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Can You Achieve Better Brain Health?

The classic conundrum of aging is no secret. As we mature, many body parts begin to lose the acuity of youth. One of the body’s most vital organs — the brain — is not immune. While some memory loss is inherent to aging, there are definitive strategies that can boost brain health despite age’s natural decline.

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While diseases such as Parkinson’s and stroke can cause memory loss, the majority of dementia cases are diagnosed as Alzheimer’s disease. Alzheimer’s, a common type of dementia that interferes with memory, thinking and behavior, often develops slowly and worsens with time. The world’s leading voluntary health organization in Alzheimer’s care, support and research — The Alzheimer’s Association — estimates that 5.3 million Americans of all ages currently have Alzheimer’s.

While no cure exists at present, research has uncovered promising ways to lower your risk of developing Alzheimer’s, says Jan Olson, fitness and living well manager at Paradise Valley Estates, a northern California continuing care retirement community. “People can implement lifestyle factors that help maintain memory and brain health,” says Jan. “The concept of neuroplasticity — meaning we can regenerate brain cells — is key to boosting your brain and memory,” she adds.

Some risk factors including age and family history can’t be changed. But emerging evidence suggests your actions can decrease your risk of developing Alzheimer’s and other memory impairment diseases.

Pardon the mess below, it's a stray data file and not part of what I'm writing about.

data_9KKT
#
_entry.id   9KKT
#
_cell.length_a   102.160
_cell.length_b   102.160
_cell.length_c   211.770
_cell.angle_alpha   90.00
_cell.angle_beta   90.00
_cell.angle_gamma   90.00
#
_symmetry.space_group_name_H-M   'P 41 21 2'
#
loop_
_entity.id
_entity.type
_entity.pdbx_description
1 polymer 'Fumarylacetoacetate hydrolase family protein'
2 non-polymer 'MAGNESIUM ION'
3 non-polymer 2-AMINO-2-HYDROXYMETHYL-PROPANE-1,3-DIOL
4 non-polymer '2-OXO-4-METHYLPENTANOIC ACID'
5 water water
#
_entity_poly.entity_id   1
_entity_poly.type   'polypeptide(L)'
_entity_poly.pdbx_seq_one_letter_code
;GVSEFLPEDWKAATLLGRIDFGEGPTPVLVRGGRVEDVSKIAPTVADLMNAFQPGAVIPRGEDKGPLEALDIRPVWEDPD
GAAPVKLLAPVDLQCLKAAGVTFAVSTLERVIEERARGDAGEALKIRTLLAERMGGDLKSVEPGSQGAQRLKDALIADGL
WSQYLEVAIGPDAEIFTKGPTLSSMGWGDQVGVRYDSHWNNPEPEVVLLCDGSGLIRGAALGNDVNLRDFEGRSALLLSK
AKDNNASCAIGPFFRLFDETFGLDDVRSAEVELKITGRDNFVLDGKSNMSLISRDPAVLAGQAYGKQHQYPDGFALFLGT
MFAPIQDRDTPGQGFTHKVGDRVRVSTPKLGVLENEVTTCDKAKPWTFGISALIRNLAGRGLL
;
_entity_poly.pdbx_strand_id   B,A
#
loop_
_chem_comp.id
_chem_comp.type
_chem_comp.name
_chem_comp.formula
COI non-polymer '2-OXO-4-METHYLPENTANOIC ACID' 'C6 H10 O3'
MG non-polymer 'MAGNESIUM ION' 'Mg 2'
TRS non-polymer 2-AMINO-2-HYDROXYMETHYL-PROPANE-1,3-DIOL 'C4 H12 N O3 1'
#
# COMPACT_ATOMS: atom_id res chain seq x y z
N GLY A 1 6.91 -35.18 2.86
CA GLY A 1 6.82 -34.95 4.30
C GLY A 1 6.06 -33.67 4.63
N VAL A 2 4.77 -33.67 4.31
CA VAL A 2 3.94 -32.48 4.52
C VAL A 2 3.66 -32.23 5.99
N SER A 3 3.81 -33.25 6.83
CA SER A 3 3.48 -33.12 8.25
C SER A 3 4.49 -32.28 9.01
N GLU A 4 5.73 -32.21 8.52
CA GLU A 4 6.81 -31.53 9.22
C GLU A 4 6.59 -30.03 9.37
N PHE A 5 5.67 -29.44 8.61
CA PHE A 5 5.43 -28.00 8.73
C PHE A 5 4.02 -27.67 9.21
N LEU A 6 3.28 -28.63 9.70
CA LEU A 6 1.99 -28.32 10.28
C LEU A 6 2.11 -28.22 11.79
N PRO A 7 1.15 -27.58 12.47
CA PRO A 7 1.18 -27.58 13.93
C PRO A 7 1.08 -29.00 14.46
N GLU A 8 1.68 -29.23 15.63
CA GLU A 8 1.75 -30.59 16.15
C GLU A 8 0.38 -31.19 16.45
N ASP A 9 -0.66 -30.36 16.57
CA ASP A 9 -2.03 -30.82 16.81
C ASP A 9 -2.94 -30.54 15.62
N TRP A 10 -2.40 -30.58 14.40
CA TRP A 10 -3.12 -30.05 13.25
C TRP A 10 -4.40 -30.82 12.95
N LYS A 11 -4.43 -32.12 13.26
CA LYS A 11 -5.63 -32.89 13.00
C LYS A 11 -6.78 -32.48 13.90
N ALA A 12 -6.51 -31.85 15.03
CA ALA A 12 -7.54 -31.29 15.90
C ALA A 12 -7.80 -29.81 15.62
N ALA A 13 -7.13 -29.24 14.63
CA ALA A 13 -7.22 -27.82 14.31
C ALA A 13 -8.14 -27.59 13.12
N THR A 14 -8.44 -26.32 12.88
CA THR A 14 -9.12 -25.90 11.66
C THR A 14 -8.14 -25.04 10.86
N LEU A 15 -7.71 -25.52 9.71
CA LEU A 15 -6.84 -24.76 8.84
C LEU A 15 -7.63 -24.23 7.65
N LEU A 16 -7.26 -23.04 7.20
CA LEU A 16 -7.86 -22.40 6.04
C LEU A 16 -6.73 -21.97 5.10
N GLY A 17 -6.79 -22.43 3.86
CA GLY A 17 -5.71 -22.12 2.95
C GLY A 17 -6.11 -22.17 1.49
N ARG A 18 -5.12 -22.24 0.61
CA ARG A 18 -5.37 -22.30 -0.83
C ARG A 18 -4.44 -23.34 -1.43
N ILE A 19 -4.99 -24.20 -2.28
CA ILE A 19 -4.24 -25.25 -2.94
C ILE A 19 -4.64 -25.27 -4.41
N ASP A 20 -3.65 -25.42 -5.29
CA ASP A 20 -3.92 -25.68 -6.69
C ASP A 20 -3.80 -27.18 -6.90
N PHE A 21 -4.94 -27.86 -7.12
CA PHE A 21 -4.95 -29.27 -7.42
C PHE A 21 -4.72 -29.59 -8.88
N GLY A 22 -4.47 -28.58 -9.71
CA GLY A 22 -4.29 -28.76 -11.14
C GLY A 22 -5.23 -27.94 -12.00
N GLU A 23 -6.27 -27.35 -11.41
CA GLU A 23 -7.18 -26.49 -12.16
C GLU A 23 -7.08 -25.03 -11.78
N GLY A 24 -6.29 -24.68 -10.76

Better Brain Health in Four Steps

1. Be physically fit.
Raise your heart rate for at least 30 minutes, several times a week, to reduce your risk of cardiovascular problems and to lower your risk of developing Alzheimer’s. Exercise such as sports, cycling or walking can improve both physical and mental health.

2. Control blood pressure, weight and diabetes.
Studies have linked elevated blood sugar and diabetes to a higher likelihood of developing Alzheimer’s. Excess sugar can damage the body’s blood vessels and brain, and that can lead to development of dementia or a worsening of memory loss problems.

3. Maintain a social life and exercise intellect.
Exercising your brain’s circuitry contributes to better mental health. Mental exercises and thoughtful discussion help keep brains active, as do crossword puzzles and technical card games.

4. Eat and drink wisely.
Reduce tobacco and alcohol intake, and enjoy a diet low in red meat and high in fruit, vegetables and healthy fats. Eating a well-balanced, nutritious diet is vital to health and wellness.

Make a Choice to Lower Your Risk
It’s important to note that the same lifestyle choices that support better brain health are known to lower your risk for other severe health problems like heart disease and diabetes. While there’s no known way to prevent Alzheimer’s, research is promising and some measurable strides have been realized in simply making healthier lifestyle choices. You can lower your risk of developing Alzheimer’s, today.